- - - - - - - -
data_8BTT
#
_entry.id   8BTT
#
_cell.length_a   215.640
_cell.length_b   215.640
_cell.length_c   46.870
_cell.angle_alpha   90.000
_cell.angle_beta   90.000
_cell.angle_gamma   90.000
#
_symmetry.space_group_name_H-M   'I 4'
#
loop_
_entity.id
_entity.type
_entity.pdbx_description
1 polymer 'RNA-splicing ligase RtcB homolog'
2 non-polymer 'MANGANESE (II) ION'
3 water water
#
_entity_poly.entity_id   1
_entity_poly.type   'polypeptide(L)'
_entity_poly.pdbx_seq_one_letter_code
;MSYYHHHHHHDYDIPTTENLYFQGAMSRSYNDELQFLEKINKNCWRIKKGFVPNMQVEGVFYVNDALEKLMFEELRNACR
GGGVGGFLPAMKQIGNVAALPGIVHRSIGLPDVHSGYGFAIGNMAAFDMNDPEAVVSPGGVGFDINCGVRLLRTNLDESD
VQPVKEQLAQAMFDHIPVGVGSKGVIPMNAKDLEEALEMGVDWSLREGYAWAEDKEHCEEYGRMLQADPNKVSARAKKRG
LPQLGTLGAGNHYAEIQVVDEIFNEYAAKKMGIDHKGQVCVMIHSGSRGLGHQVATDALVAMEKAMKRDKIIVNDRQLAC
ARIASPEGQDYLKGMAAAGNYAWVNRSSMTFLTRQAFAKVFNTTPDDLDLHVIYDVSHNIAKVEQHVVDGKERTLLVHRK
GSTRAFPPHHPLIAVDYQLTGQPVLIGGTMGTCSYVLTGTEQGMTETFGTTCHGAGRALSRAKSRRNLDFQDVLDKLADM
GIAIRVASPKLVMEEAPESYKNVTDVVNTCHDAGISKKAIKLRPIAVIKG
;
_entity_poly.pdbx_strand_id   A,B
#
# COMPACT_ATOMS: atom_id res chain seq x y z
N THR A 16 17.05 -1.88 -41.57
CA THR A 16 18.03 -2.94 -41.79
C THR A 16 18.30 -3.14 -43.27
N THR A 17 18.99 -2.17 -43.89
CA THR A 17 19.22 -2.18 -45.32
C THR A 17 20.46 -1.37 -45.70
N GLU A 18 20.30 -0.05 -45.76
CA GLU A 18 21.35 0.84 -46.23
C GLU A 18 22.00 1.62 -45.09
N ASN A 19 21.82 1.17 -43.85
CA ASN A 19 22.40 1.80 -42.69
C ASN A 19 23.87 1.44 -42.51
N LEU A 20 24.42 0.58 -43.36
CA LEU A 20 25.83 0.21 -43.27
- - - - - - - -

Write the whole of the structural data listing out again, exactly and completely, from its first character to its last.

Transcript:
data_8BTT
#
_entry.id   8BTT
#
_cell.length_a   215.640
_cell.length_b   215.640
_cell.length_c   46.870
_cell.angle_alpha   90.000
_cell.angle_beta   90.000
_cell.angle_gamma   90.000
#
_symmetry.space_group_name_H-M   'I 4'
#
loop_
_entity.id
_entity.type
_entity.pdbx_description
1 polymer 'RNA-splicing ligase RtcB homolog'
2 non-polymer 'MANGANESE (II) ION'
3 water water
#
_entity_poly.entity_id   1
_entity_poly.type   'polypeptide(L)'
_entity_poly.pdbx_seq_one_letter_code
;MSYYHHHHHHDYDIPTTENLYFQGAMSRSYNDELQFLEKINKNCWRIKKGFVPNMQVEGVFYVNDALEKLMFEELRNACR
GGGVGGFLPAMKQIGNVAALPGIVHRSIGLPDVHSGYGFAIGNMAAFDMNDPEAVVSPGGVGFDINCGVRLLRTNLDESD
VQPVKEQLAQAMFDHIPVGVGSKGVIPMNAKDLEEALEMGVDWSLREGYAWAEDKEHCEEYGRMLQADPNKVSARAKKRG
LPQLGTLGAGNHYAEIQVVDEIFNEYAAKKMGIDHKGQVCVMIHSGSRGLGHQVATDALVAMEKAMKRDKIIVNDRQLAC
ARIASPEGQDYLKGMAAAGNYAWVNRSSMTFLTRQAFAKVFNTTPDDLDLHVIYDVSHNIAKVEQHVVDGKERTLLVHRK
GSTRAFPPHHPLIAVDYQLTGQPVLIGGTMGTCSYVLTGTEQGMTETFGTTCHGAGRALSRAKSRRNLDFQDVLDKLADM
GIAIRVASPKLVMEEAPESYKNVTDVVNTCHDAGISKKAIKLRPIAVIKG
;
_entity_poly.pdbx_strand_id   A,B
#
# COMPACT_ATOMS: atom_id res chain seq x y z
N THR A 16 17.05 -1.88 -41.57
CA THR A 16 18.03 -2.94 -41.79
C THR A 16 18.30 -3.14 -43.27
N THR A 17 18.99 -2.17 -43.89
CA THR A 17 19.22 -2.18 -45.32
C THR A 17 20.46 -1.37 -45.70
N GLU A 18 20.30 -0.05 -45.76
CA GLU A 18 21.35 0.84 -46.23
C GLU A 18 22.00 1.62 -45.09
N ASN A 19 21.82 1.17 -43.85
CA ASN A 19 22.40 1.80 -42.69
C ASN A 19 23.87 1.44 -42.51
N LEU A 20 24.42 0.58 -43.36
CA LEU A 20 25.83 0.21 -43.27